Virtuality is the new Reality as WhatsApp and Skype become tools of Law

By Hemant Batra | Policy & Business Lawyer | Kaden Boriss | Goeman Bind HTO

Virtuality is a notion or perhaps a theory propagated by a French thinker Gilles Deleuze. This virtual is a variety of something beyond perception which could actually translate into the definitive. It is not physical or tangible in that sense, but it is still real and existent.

This principle got a flag off, a nod and approval of legitimacy by an Indian court of law. By a short and crispy judgment passed by an unpretentious High Court – The High Court Of Punjab and Haryana at Chandigarh, the virtual apps available on smartphones got a judicial sanction in a way.

In May 2018, the said High Court in a matter titled Sucha Singh versus Ajmer Singh and another, passed a technologically superior judgment whereby they recognized the virtual mediums of WhatsApp and Skype as a means of recording evidence in a court case.

The High Court passed this judgment in a set of two revision petitions wherein the order given by the Civil Judge of one of the District Courts of the State of Punjab was challenged. The Civil Judge had declined the requests for extension of time for recording statement of the petitioner Sucha Singh, a US resident, through Video Conferencing and had only allowed recording of the evidence in the office of any appropriate public authority.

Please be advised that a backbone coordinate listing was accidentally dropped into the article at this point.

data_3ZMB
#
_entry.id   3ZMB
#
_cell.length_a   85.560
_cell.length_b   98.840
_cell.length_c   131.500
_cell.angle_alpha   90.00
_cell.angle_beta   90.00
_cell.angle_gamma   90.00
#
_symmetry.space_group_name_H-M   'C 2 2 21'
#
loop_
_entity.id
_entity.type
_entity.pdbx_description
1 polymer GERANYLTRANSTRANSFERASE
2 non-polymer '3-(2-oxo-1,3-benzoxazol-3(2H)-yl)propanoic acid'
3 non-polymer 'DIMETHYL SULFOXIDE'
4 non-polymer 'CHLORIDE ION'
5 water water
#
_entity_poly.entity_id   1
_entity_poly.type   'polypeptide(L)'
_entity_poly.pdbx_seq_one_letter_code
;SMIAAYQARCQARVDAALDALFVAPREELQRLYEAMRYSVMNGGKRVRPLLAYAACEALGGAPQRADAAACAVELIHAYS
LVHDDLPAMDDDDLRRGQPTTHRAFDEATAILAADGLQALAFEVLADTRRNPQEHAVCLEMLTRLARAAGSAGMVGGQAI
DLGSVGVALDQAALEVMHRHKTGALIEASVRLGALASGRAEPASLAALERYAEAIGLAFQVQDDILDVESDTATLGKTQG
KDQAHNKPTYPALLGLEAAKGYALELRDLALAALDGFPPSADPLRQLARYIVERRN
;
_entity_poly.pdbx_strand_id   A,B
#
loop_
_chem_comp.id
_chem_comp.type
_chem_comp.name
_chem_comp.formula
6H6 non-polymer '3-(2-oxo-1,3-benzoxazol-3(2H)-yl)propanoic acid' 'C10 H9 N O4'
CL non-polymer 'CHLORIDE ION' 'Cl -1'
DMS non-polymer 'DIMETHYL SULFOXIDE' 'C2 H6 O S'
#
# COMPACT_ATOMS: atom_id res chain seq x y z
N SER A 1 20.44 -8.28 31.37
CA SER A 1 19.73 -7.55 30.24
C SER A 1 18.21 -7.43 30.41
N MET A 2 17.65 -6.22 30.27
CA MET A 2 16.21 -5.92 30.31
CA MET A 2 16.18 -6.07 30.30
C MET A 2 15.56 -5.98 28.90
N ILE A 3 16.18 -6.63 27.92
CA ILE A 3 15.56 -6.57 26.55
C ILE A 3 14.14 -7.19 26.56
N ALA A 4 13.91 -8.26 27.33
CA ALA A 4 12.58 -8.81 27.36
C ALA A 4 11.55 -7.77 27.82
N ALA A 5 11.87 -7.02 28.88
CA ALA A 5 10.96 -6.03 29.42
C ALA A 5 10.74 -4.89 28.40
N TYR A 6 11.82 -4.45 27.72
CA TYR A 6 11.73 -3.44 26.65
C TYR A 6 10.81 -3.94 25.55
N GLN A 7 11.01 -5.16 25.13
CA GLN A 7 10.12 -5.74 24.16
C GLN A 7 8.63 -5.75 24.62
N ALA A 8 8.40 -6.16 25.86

The Punjab and Haryana High Court observed that as the evidence of Sucha Singh is very material, it ought to be recorded and keeping in view that “he is living in the USA. Since there is 12 hours difference of time, therefore, when it is a day time in India, there is night time in USA. Therefore, there will be a difficulty in approaching the Public Authority at night time to allow Video Conferencing facility. The Video Conferencing is now available at Computer, and the Mobile and so many applications are available like Facetime, Whatsapp, Skype and other similar applications.”

Sucha Singh was permitted to adduce evidence by way of Video Conferencing through Mobile or any other Computer application. The High Court directed the Civil Court to install the app of Video Conferencing on the Computer, Laptop or IPad, as chosen by the Witness Party.

The above judgment passed by Judge Kuldip Singh of the Punjab and Haryana High Court is an eye opener for many other Courts and Judges to break the shackles of age-old concepts.